The question is obvious: Why is the Akeidah, Binding (of Yitzchak), considered a test of Avraham Avinu’s conviction? One would think that for a thirty-seven-year old man to “stretch out his neck” and prepare to be slaughtered as an offering to Hashem is an extraordinary test of his own faith. Why is it not considered the test of Yitzchak? The commentators, each in his own idiomatic manner, offer an insightful explanation. Yitzchak Avinu achieved a level of spirituality which was extraordinary. As the first one willing to allow his father to slaughter him as a sacrifice to Hashem, Yitzchak not only set a standard for our people, but he also engraved in the hearts and minds — in the psyche of Jews throughout time — the concept of a willingness to devote ourselves to Hashem, even if it means the ultimate commitment. We tend to overlook one aspect of Yitzchak’s commitment: his education; his mentor.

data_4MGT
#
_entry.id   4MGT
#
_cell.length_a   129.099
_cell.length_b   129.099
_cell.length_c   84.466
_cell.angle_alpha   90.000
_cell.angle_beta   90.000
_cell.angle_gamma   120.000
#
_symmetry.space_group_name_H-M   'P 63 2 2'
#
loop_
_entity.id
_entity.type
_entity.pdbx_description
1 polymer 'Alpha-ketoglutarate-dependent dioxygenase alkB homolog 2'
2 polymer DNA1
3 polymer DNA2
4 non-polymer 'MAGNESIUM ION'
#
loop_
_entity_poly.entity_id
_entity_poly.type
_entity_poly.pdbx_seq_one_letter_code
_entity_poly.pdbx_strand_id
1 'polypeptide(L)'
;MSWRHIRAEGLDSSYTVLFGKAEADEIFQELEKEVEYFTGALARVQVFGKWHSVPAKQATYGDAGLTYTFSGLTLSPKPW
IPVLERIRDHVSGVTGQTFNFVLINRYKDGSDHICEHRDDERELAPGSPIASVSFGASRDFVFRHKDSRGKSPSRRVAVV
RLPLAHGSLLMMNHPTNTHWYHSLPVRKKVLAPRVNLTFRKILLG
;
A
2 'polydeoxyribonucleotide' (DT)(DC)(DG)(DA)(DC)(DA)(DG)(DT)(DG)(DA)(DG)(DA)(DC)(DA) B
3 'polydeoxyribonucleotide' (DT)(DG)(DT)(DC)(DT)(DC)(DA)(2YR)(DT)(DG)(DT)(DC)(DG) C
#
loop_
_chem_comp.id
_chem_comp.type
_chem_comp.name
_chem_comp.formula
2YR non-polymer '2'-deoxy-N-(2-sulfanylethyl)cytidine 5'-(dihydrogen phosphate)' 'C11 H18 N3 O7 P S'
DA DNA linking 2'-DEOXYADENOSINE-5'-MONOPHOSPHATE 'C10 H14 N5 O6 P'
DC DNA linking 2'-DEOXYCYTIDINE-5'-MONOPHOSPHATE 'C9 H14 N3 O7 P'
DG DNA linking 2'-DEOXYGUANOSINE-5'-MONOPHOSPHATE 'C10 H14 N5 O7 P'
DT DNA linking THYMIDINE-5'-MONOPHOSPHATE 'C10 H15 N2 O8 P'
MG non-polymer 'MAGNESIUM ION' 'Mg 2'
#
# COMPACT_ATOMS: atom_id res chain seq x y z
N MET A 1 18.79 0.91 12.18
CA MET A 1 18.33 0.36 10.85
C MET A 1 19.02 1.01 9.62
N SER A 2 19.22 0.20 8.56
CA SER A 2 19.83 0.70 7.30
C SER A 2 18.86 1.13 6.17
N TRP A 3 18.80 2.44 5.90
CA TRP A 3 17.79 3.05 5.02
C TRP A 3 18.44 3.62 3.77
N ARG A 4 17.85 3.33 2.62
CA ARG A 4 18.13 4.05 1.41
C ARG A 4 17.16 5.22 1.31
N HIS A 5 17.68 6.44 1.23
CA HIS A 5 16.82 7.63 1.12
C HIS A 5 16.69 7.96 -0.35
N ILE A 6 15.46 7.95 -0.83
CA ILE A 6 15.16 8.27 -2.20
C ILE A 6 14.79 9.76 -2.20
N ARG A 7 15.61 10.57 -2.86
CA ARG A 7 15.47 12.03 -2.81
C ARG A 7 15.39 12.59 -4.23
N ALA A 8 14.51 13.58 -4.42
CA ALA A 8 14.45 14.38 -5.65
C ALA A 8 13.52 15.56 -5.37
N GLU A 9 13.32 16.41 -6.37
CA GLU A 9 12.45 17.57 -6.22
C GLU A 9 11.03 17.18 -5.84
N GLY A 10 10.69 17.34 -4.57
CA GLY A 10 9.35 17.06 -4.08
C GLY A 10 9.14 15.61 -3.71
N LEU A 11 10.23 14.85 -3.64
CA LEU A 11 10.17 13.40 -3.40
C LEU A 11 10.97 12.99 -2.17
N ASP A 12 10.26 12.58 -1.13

Yitzchak was the primary student of Avraham. As such, he was raised from birth in the most positive, spiritual environment, inculcated by parents who were themselves the exemplars of spiritual dedication. Is it any wonder that Yitzchak acted accordingly? This is what his parents taught him! Is it then any wonder that the Akeidah is known as the test of Avraham? He demonstrated the depth of his faith when he showed what his student had achieved.